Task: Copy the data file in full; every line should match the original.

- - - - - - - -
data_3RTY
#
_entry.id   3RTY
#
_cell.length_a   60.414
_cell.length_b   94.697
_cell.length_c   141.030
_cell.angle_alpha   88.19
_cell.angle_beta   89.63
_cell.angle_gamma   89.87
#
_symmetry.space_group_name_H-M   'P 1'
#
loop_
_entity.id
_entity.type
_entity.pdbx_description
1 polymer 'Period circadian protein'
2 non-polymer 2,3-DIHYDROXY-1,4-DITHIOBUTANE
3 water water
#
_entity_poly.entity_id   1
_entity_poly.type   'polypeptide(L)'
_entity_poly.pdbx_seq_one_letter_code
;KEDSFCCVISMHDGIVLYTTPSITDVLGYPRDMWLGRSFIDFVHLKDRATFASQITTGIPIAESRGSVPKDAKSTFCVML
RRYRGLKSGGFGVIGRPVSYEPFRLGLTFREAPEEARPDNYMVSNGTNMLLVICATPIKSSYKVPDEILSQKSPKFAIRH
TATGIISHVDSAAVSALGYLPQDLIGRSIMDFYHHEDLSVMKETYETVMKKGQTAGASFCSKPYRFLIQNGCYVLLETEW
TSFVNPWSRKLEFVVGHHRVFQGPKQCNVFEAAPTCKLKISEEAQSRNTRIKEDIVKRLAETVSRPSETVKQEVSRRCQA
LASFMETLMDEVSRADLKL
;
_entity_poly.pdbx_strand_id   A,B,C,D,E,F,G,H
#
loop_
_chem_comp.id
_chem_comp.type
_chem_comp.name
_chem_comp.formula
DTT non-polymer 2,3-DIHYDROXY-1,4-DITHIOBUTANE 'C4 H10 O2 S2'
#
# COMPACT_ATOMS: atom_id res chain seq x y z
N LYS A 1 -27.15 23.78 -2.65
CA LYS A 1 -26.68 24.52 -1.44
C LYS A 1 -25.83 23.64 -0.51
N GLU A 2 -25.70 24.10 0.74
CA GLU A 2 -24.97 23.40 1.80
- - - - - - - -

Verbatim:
data_3RTY
#
_entry.id   3RTY
#
_cell.length_a   60.414
_cell.length_b   94.697
_cell.length_c   141.030
_cell.angle_alpha   88.19
_cell.angle_beta   89.63
_cell.angle_gamma   89.87
#
_symmetry.space_group_name_H-M   'P 1'
#
loop_
_entity.id
_entity.type
_entity.pdbx_description
1 polymer 'Period circadian protein'
2 non-polymer 2,3-DIHYDROXY-1,4-DITHIOBUTANE
3 water water
#
_entity_poly.entity_id   1
_entity_poly.type   'polypeptide(L)'
_entity_poly.pdbx_seq_one_letter_code
;KEDSFCCVISMHDGIVLYTTPSITDVLGYPRDMWLGRSFIDFVHLKDRATFASQITTGIPIAESRGSVPKDAKSTFCVML
RRYRGLKSGGFGVIGRPVSYEPFRLGLTFREAPEEARPDNYMVSNGTNMLLVICATPIKSSYKVPDEILSQKSPKFAIRH
TATGIISHVDSAAVSALGYLPQDLIGRSIMDFYHHEDLSVMKETYETVMKKGQTAGASFCSKPYRFLIQNGCYVLLETEW
TSFVNPWSRKLEFVVGHHRVFQGPKQCNVFEAAPTCKLKISEEAQSRNTRIKEDIVKRLAETVSRPSETVKQEVSRRCQA
LASFMETLMDEVSRADLKL
;
_entity_poly.pdbx_strand_id   A,B,C,D,E,F,G,H
#
loop_
_chem_comp.id
_chem_comp.type
_chem_comp.name
_chem_comp.formula
DTT non-polymer 2,3-DIHYDROXY-1,4-DITHIOBUTANE 'C4 H10 O2 S2'
#
# COMPACT_ATOMS: atom_id res chain seq x y z
N LYS A 1 -27.15 23.78 -2.65
CA LYS A 1 -26.68 24.52 -1.44
C LYS A 1 -25.83 23.64 -0.51
N GLU A 2 -25.70 24.10 0.74
CA GLU A 2 -24.97 23.40 1.80